Scouts cite his delivery as being erratic and this can affect his control from time to time (causing his fastball to elevate). Skaggs is an attractive commodity for teams looking to grab a high upside player that can be easily signed.
34. Colorado Rockies (Fuentes) – Slade Heathcott, OF Texas H.S.
After investing in two quality pitchers in the first round and not having selection until 25 picks later, I think the Rockies would benefit by taking a high upside bat. Slade Heathcott is another high ceiling 5 tool capable player. He’s considered an above average hitter left-handed hitter while projecting above average power to all sides of the field. Defensively, Heathcott possesses an arm that is above average from the outfield and despite recovering from ACL surgery last season but has shown no signs in decreased foot speed.
He also projects as a quality LHP with a two-seam fastball clocking in between 88-91 mph and a four seamer that has touched 95 mph. He also throws a curve and changeup that grades as average. The only negative surrounding Heathcott is his commitment to football and if he is ready to give up his status as a two-sport athlete. He is currently committed to attending the University of Texas in the fall.
35. Arizona Diamondbacks (Hudson) – A.J. Pollack, OF Notre Dame
With another pick coming later in this round, Arizona would be smart to grab the best available bat. A.J. Pollack is an excellent option for a team looking for a polished college bat. Scouts have praised his good approach to the plate along with his ability to recognize pitches well. Pollack does, however, struggle with power and some think at best he’ll be a 10-15 HR guy. Those power numbers shouldn’t scare off a team looking to develop a prototypical leadoff hitter and Pollack does fit that scheme since he is graded as a very fast runner and should be a base stealer in the pros. He is adjusting to CF well and is athletic enough to stay there. Scouts think he has the ability to play 2B which would make him more attractive to speculating teams.
36. Los Angeles Dodgers (Lowe) – Colton Cain, LHP Waxahachie HS (TX)
The Dodgers love to draft and develop young pitchers and with their first pick in the draft they may dig into their pocket books and grab Colton Cain, a young lefty out of Texas. Cain is not as polished as the other prep LHPs but he is tall and does have a solid frame (but at 220+ lbs he could run into weight issues in the future) along with an excellent 94 mph sinking fastball.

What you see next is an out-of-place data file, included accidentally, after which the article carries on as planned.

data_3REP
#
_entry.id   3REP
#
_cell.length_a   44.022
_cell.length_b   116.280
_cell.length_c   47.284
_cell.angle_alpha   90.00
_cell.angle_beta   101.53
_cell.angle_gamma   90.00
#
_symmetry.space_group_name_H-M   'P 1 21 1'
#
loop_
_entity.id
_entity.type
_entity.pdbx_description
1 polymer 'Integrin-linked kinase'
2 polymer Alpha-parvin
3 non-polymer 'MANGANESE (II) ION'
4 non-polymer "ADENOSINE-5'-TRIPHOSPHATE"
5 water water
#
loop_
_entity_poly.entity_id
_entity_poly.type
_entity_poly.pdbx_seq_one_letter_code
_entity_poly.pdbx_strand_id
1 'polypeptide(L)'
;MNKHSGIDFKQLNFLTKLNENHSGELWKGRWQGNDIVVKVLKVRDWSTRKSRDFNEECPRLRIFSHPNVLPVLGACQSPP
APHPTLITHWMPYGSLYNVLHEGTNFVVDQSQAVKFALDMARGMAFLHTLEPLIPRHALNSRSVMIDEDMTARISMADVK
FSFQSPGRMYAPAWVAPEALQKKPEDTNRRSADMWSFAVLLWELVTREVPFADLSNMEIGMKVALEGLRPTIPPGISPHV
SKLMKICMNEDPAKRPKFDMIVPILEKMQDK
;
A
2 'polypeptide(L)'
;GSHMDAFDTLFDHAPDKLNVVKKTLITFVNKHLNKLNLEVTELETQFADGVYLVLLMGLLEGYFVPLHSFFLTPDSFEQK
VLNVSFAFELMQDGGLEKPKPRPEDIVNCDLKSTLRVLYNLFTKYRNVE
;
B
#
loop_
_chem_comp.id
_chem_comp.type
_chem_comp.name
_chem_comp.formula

Scouts find that he has good command of his fastball on both sides of the plate but it’s his additional offerings that are very interesting. Since learning how to pitch last year, Cain has been developing his curveball that some scouts say have plus potential as well as having a plus slider in his future. He has a “feel” for a changeup and if that pitch takes off, he’ll be something special. Cain has committed to U. of Texas for football and baseball and it will take a lot of bonus money to sign him. High risk/high reward and I believe worth the gamble.
37. Toronto Blue Jays (Burnett) – Keyvius Sampson, RHP Forest HS (FLA)
Without another pick until the middle of the second round, taking a pitcher here would benefit the Blue Jays. Keyvius Sampson is an athletic pitcher with a solid frame and a quick arm that produces a fastball that has touched 96 mph and power curve that projects as a plus, Sampson also has a feel for changeup that will be critical to his development.
The drawback to Sampson is his arm slot that differs with each pitch. To be effective Sampson will need to learn a consistent arm slot or learn to throw other pitches with varying arm angles in order to gain command. Regardless of his positives and negatives, Sampson will be a project that could pay benefits in a few years.
38. Chicago White Sox (Cabrera) – Rich Poythress, 1B Georgia
Chicago might take a flyer on last year’s first rounder Gordon Beckham’s teammate. Poythress is a big burly guy who resembles a Matt LeCroy or Sean Casey type, his swing isn’t very pretty and is more strength-generated – a good power pitcher should handle him well. He has below-average speed and is not much of a defender. Although the video below can argue otherwise:
He is currently putting up monster numbers in the SEC and it’s his approach at the plate that draws his fans. Poythress can also be valuable in terms of pitch recognition and his ability to draw walks should attract a good number of teams. But his status as a pure power bat will be debated and decided in a few years.
39. Milwaukee Brewers (Sabathia) – Alex Wilson, RHP Texas A&M